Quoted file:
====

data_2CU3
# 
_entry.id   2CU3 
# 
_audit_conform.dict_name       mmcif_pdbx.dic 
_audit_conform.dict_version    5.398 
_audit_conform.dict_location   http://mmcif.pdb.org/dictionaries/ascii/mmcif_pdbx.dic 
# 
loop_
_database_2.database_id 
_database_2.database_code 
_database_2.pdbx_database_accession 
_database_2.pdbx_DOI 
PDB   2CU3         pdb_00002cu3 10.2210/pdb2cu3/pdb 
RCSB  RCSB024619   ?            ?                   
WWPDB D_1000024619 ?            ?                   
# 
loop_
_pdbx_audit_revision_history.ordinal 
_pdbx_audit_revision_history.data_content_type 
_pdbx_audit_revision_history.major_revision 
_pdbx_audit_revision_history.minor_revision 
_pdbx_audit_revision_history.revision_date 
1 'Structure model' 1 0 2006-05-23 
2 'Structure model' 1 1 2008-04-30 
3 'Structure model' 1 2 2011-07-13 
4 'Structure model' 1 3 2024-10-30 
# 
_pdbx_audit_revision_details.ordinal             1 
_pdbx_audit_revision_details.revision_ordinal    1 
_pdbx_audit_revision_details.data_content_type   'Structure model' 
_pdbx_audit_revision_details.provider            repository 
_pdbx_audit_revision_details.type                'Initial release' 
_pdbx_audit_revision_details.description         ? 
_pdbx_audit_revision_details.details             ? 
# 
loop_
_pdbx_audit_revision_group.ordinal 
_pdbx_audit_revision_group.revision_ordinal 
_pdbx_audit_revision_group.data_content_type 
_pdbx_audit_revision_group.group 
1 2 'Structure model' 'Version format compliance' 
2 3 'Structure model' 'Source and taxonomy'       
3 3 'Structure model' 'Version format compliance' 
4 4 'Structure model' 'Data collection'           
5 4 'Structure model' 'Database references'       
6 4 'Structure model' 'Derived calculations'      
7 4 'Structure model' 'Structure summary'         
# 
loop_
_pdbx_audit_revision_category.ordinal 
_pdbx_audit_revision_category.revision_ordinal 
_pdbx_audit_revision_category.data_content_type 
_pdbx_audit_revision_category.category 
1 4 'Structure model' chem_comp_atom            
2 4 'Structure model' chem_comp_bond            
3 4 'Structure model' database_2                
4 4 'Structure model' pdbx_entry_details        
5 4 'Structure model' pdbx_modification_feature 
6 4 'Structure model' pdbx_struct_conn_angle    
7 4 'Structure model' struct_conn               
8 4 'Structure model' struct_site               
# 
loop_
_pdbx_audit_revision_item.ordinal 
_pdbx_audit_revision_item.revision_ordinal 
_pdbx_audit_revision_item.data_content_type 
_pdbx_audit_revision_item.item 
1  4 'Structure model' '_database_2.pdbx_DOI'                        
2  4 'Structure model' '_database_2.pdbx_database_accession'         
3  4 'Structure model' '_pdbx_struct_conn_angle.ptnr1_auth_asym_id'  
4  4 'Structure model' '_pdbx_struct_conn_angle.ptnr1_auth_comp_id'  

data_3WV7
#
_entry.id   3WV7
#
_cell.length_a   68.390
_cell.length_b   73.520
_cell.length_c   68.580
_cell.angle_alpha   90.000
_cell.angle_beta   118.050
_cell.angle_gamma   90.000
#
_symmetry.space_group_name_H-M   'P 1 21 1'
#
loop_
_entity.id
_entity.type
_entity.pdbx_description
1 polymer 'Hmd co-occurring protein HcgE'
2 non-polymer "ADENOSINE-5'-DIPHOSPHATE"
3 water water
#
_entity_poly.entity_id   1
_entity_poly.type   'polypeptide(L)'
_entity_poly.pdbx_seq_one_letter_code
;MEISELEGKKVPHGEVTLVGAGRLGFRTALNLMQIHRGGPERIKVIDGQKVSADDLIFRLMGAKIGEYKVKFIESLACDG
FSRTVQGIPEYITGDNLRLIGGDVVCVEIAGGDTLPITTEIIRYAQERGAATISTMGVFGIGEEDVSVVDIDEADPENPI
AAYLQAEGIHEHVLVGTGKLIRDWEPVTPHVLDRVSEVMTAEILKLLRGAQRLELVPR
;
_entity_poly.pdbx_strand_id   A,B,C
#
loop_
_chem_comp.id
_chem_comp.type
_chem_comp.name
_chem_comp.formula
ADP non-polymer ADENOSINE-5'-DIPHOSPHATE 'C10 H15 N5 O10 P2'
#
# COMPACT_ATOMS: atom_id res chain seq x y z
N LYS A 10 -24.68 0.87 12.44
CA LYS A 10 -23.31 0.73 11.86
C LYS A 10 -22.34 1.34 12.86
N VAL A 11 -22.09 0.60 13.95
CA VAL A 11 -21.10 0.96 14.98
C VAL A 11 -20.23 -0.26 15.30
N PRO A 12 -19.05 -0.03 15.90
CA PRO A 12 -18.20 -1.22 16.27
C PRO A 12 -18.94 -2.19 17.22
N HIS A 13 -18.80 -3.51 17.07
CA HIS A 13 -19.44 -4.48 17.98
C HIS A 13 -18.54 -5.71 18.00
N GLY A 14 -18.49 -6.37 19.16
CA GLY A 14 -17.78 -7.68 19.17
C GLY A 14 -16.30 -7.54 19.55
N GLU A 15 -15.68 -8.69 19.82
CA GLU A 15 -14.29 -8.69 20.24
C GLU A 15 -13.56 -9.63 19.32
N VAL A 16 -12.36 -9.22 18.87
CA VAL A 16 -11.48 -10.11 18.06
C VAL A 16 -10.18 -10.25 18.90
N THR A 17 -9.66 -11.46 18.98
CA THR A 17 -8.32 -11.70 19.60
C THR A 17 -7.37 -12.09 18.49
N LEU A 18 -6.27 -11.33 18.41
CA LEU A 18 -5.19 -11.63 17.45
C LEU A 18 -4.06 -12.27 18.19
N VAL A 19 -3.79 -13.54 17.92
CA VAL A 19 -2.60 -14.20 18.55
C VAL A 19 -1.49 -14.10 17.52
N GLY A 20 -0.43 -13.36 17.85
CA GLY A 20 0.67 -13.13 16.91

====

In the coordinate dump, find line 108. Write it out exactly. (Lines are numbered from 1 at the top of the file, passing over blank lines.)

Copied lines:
ADP non-polymer ADENOSINE-5'-DIPHOSPHATE 'C10 H15 N5 O10 P2'